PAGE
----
Their sufferings will sadly persist as the wreckage of the plane still cannot be located.


"It is therefore with deep sadness and regret that I must inform you that, according to this new data, Flight MH370 ended in the southern Indian Ocean," Malaysian Prime Minister Najib Razak announced on March 24.

"This is the last thing we want to hear after 17 days' waiting," wrote a netizen.

These devastating words, however, did not put an end to search activities. A multinational search team, including Chinese ships and aircraft, promised "all-out search efforts" to sobbing relatives of those aboard the missing plane and a waiting world.

On April 4, Chinese ship Haixun 01 picked up a pulse signal at a frequency of 37.5 kHz, consistent with those emitted by flight recorders and re-detected the pings for 90 seconds the next day only 2 km away from the first detection.

On April 8, a month into the hunt, an Australian ship carrying U.S. sound detectors also detected underwater sounds consistent with pings from aircraft black boxes.

However, those hope-raising leads did not, as were wished, eventually lead to the location of the ill-fated plane or its black boxes.

"It is probably the most difficult search in human history," Prime Minister Abbott said, but "Australia will not rest until we have done everything we can."

This determination is shared by 25 other countries and the joint search continues.


The hunt for Flight MH370 and the truth behind its mysterious disappearance will be a long process.

However, people can learn something from the experience: In the face of challenges, the community of human destiny should better cooperate and move ahead.

The situation in which rescuers from different countries traveled day and night at the fastest possible speed to target areas to join search and rescue operations after the plane lost contact showed a great humanitarian spirit in meeting unprecedented difficulties.

The tragedy has left many mysteries as well as regrets: Could the coordination mechanism for international information sharing and cooperation have performed better in dealing with an emergency? Could some countries have acted more decisively and effectively? Could aircraft manufacturers and satellite organizations have shown more transparency and shared relevant data?

All in all, each action and every piece of information concerns the whereabouts of the 239 lives and the feelings of their families.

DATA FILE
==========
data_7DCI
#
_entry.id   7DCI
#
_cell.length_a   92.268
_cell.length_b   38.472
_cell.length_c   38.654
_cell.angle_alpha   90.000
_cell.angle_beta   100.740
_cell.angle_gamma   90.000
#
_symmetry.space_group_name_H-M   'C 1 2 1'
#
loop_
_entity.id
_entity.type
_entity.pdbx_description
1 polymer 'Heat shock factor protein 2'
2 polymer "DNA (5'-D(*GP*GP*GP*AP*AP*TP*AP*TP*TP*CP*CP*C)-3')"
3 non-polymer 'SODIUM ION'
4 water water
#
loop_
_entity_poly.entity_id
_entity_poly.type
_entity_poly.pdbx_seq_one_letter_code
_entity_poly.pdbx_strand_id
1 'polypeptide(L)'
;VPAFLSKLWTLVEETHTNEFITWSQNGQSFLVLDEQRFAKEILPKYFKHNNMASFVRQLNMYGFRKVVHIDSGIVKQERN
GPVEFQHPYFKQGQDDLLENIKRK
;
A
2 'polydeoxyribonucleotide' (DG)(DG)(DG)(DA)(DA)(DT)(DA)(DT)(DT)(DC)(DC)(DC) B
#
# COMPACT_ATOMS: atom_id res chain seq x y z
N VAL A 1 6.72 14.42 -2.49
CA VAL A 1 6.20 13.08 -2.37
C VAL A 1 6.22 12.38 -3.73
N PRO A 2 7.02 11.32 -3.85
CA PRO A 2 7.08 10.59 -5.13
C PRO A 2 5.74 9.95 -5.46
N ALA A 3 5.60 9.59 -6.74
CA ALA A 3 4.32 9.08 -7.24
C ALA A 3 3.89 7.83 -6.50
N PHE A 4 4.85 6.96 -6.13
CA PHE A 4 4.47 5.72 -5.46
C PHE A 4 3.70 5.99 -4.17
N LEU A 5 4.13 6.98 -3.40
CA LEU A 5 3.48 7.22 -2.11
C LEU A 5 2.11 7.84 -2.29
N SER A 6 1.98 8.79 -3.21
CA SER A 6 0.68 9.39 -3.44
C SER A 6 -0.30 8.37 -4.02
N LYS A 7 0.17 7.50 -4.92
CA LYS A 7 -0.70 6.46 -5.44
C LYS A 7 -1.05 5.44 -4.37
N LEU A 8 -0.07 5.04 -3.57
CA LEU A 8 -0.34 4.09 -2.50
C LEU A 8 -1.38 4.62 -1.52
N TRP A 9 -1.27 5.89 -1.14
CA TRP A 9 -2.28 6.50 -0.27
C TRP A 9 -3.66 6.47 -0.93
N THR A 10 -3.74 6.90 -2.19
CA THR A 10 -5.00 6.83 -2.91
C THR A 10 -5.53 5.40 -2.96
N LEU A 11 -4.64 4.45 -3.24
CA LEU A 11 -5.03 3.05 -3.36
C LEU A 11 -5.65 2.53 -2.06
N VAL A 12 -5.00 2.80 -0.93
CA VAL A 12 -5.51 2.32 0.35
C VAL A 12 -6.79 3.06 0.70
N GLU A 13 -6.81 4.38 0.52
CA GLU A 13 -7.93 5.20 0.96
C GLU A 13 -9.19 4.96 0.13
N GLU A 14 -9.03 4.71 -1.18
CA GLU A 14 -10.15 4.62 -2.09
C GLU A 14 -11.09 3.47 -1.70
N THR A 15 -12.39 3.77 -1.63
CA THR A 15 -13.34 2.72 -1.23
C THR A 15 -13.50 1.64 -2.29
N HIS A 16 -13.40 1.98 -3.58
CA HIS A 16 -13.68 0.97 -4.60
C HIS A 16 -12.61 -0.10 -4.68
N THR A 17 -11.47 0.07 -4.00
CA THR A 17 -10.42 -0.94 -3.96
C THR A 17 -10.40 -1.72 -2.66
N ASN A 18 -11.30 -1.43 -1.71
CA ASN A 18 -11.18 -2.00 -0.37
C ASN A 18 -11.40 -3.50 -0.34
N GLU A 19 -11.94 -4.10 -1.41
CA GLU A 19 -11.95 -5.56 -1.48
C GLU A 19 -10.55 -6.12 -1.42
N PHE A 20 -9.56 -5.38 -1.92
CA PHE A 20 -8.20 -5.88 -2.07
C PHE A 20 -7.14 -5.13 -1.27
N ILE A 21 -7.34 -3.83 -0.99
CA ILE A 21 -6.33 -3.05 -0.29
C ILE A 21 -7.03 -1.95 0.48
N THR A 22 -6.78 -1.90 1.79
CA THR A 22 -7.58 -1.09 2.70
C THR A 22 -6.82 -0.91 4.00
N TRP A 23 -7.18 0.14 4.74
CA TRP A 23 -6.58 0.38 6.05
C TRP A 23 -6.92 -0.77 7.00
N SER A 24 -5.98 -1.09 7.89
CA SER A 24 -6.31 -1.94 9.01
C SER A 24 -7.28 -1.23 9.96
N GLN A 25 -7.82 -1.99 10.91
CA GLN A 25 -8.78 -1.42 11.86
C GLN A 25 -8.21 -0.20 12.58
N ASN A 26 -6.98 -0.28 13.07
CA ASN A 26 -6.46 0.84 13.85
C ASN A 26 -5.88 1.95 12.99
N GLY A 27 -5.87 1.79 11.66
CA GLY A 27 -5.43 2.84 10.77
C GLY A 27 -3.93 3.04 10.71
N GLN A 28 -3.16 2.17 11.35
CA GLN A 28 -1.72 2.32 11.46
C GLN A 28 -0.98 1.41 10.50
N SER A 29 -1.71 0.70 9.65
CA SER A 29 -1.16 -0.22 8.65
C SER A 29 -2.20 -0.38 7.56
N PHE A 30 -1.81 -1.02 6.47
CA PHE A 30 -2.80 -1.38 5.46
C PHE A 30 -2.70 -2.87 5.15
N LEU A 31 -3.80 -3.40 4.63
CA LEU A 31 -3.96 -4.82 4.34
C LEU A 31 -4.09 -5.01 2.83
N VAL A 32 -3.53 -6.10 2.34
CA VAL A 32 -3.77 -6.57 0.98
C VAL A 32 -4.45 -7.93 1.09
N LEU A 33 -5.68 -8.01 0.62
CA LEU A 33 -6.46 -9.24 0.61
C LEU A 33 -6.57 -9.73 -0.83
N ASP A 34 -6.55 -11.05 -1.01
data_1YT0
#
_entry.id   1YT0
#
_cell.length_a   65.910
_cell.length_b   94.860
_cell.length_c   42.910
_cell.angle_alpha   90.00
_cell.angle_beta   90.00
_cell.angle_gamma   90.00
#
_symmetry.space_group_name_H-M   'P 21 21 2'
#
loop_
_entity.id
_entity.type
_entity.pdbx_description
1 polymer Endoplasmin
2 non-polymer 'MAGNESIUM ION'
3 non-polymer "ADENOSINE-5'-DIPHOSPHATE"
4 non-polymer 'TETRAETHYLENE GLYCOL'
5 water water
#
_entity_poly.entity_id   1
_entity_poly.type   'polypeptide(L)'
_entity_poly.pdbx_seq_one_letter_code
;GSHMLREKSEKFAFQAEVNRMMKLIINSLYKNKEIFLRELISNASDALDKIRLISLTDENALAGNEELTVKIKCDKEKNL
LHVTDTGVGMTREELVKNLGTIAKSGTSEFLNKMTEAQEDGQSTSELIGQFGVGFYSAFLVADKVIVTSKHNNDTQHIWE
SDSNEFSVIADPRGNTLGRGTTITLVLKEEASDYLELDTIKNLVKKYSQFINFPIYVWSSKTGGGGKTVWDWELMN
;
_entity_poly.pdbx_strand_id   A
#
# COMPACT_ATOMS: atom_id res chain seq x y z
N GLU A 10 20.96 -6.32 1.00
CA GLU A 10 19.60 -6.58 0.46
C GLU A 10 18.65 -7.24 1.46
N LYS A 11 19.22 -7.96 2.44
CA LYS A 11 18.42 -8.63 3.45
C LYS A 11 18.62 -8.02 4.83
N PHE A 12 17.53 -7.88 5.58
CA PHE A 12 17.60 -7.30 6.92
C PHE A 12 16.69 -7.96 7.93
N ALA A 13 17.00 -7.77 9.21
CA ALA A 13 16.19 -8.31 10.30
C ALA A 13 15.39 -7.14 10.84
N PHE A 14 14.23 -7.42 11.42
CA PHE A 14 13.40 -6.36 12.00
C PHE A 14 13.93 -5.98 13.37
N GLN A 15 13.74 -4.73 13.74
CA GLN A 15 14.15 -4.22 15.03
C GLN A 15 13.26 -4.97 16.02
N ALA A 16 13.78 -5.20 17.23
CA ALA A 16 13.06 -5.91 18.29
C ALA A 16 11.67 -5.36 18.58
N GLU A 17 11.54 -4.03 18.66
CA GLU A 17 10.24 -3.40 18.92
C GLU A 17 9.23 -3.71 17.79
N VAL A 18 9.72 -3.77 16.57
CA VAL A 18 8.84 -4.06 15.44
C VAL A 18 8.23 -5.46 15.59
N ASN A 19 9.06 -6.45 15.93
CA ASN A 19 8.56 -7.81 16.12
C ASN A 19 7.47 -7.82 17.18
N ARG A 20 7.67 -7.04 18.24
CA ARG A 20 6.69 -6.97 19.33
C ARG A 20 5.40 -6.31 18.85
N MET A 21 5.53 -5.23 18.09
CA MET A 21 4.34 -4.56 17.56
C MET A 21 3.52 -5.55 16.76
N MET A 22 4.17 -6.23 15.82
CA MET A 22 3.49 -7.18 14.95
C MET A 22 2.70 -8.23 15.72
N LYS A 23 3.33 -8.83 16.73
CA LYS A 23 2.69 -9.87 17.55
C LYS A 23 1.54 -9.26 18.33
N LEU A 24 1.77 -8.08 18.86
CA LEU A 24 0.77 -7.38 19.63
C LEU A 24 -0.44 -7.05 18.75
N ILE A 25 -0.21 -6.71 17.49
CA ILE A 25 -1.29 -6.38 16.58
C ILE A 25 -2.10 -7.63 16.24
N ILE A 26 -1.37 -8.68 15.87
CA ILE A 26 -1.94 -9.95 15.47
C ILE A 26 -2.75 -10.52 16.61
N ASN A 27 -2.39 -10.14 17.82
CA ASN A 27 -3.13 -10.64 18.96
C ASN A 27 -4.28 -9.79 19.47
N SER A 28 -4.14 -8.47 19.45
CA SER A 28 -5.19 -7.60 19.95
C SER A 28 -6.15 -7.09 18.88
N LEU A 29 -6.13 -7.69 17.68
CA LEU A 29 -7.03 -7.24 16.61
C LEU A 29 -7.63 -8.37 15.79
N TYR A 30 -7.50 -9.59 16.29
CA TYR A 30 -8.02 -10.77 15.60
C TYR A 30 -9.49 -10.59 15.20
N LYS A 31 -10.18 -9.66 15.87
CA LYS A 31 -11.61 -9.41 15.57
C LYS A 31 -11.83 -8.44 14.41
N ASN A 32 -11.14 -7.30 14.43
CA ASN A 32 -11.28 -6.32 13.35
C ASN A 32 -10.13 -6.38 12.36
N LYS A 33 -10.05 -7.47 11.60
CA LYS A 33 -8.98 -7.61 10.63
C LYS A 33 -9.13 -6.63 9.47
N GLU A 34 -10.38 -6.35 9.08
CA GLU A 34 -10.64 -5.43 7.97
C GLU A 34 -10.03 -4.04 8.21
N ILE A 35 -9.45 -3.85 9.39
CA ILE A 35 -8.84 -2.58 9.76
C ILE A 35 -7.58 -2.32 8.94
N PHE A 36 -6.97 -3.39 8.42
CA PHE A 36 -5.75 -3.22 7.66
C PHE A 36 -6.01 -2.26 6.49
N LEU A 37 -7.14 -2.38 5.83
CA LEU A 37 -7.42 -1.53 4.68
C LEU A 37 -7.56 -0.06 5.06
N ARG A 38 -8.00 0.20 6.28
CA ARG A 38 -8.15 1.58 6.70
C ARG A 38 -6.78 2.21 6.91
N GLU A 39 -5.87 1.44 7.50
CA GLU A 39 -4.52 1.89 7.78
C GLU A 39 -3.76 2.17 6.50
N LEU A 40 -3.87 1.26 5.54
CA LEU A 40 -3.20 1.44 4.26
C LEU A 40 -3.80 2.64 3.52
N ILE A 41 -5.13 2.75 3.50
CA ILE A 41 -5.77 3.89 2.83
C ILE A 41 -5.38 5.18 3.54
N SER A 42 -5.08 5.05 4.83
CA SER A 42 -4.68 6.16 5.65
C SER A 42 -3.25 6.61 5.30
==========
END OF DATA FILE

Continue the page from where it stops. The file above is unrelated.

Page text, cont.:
Today, it seems there is nothing impossible for human beings. Humans can even locate and land on different planets.

So it is mind-boggling the Boeing 777-200, one of the most modern and sophisticated planes in the world, could have disappeared, totally undetected by the most advanced civilian and military radars.

This serves as a reminder that humans are still vulnerable to unpredictable incidents and that the mechanism for international cooperation needs to be improved.

While the fate of Flight MH370 remains a mystery, the search process and the efforts to reflect on the incident may help humans find some solutions to the challenges they face.

The incident has spurred politicians, strategists and ordinary people to ponder such issues as what risks humans will face in the future, how they can work to secure their safety and welfare, and how they can collectively address global challenges.

Every catastrophe is a monument in human history, recording both painful lessons and the best of human nature. The loss of lives is excruciating for those alive, who shoulder the responsibility to brave disasters and unpredictable events.

"We're all grateful that we know as much as we do these days, and enjoy lives that are safer, longer, healthier and better connected than those of any generation before ours. Yet each day that passes, Malaysia (Airlines)370 keeps hovering like a terrible blank in our minds, more visible the longer it's out of our view," said Daniel Kahneman, a Nobel Prize-winning economist and psychologist.

The tragic end of Flight MH370 in the southern Indian Ocean should also be a revelatory start for the progress of human civilization.